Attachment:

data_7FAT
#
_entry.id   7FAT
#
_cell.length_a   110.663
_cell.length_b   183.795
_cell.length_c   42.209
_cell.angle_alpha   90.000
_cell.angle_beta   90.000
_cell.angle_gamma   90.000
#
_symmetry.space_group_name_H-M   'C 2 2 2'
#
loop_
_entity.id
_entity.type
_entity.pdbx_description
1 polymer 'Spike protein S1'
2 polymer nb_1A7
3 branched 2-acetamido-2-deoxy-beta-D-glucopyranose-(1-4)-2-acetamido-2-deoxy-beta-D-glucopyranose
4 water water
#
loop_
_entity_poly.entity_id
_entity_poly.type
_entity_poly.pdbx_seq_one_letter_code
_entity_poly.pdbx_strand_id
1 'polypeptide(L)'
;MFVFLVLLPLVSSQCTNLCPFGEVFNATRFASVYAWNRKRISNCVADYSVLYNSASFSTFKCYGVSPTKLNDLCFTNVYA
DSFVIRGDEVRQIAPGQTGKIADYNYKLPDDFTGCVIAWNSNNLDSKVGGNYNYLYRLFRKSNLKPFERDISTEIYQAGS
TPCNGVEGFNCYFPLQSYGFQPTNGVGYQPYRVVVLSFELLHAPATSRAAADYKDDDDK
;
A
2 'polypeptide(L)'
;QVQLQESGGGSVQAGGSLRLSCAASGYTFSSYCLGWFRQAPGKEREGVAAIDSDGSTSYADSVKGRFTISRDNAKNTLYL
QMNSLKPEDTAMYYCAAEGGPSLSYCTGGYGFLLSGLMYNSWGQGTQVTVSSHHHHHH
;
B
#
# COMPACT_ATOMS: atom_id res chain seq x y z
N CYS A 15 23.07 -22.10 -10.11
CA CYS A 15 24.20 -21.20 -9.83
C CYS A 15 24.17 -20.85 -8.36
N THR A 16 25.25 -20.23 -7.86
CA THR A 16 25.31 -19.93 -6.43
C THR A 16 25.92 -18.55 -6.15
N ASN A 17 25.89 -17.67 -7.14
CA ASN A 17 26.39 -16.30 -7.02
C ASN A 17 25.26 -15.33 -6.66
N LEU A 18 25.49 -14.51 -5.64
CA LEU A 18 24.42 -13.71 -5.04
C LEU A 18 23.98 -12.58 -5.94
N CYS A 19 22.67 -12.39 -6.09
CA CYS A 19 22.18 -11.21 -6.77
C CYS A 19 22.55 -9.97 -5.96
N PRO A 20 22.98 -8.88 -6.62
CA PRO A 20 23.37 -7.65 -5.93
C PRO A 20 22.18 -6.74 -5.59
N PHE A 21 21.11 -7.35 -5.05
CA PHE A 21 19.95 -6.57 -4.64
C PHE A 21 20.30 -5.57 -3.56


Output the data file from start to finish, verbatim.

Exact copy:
data_7FAT
#
_entry.id   7FAT
#
_cell.length_a   110.663
_cell.length_b   183.795
_cell.length_c   42.209
_cell.angle_alpha   90.000
_cell.angle_beta   90.000
_cell.angle_gamma   90.000
#
_symmetry.space_group_name_H-M   'C 2 2 2'
#
loop_
_entity.id
_entity.type
_entity.pdbx_description
1 polymer 'Spike protein S1'
2 polymer nb_1A7
3 branched 2-acetamido-2-deoxy-beta-D-glucopyranose-(1-4)-2-acetamido-2-deoxy-beta-D-glucopyranose
4 water water
#
loop_
_entity_poly.entity_id
_entity_poly.type
_entity_poly.pdbx_seq_one_letter_code
_entity_poly.pdbx_strand_id
1 'polypeptide(L)'
;MFVFLVLLPLVSSQCTNLCPFGEVFNATRFASVYAWNRKRISNCVADYSVLYNSASFSTFKCYGVSPTKLNDLCFTNVYA
DSFVIRGDEVRQIAPGQTGKIADYNYKLPDDFTGCVIAWNSNNLDSKVGGNYNYLYRLFRKSNLKPFERDISTEIYQAGS
TPCNGVEGFNCYFPLQSYGFQPTNGVGYQPYRVVVLSFELLHAPATSRAAADYKDDDDK
;
A
2 'polypeptide(L)'
;QVQLQESGGGSVQAGGSLRLSCAASGYTFSSYCLGWFRQAPGKEREGVAAIDSDGSTSYADSVKGRFTISRDNAKNTLYL
QMNSLKPEDTAMYYCAAEGGPSLSYCTGGYGFLLSGLMYNSWGQGTQVTVSSHHHHHH
;
B
#
# COMPACT_ATOMS: atom_id res chain seq x y z
N CYS A 15 23.07 -22.10 -10.11
CA CYS A 15 24.20 -21.20 -9.83
C CYS A 15 24.17 -20.85 -8.36
N THR A 16 25.25 -20.23 -7.86
CA THR A 16 25.31 -19.93 -6.43
C THR A 16 25.92 -18.55 -6.15
N ASN A 17 25.89 -17.67 -7.14
CA ASN A 17 26.39 -16.30 -7.02
C ASN A 17 25.26 -15.33 -6.66
N LEU A 18 25.49 -14.51 -5.64
CA LEU A 18 24.42 -13.71 -5.04
C LEU A 18 23.98 -12.58 -5.94
N CYS A 19 22.67 -12.39 -6.09
CA CYS A 19 22.18 -11.21 -6.77
C CYS A 19 22.55 -9.97 -5.96
N PRO A 20 22.98 -8.88 -6.62
CA PRO A 20 23.37 -7.65 -5.93
C PRO A 20 22.18 -6.74 -5.59
N PHE A 21 21.11 -7.35 -5.05
CA PHE A 21 19.95 -6.57 -4.64
C PHE A 21 20.30 -5.57 -3.56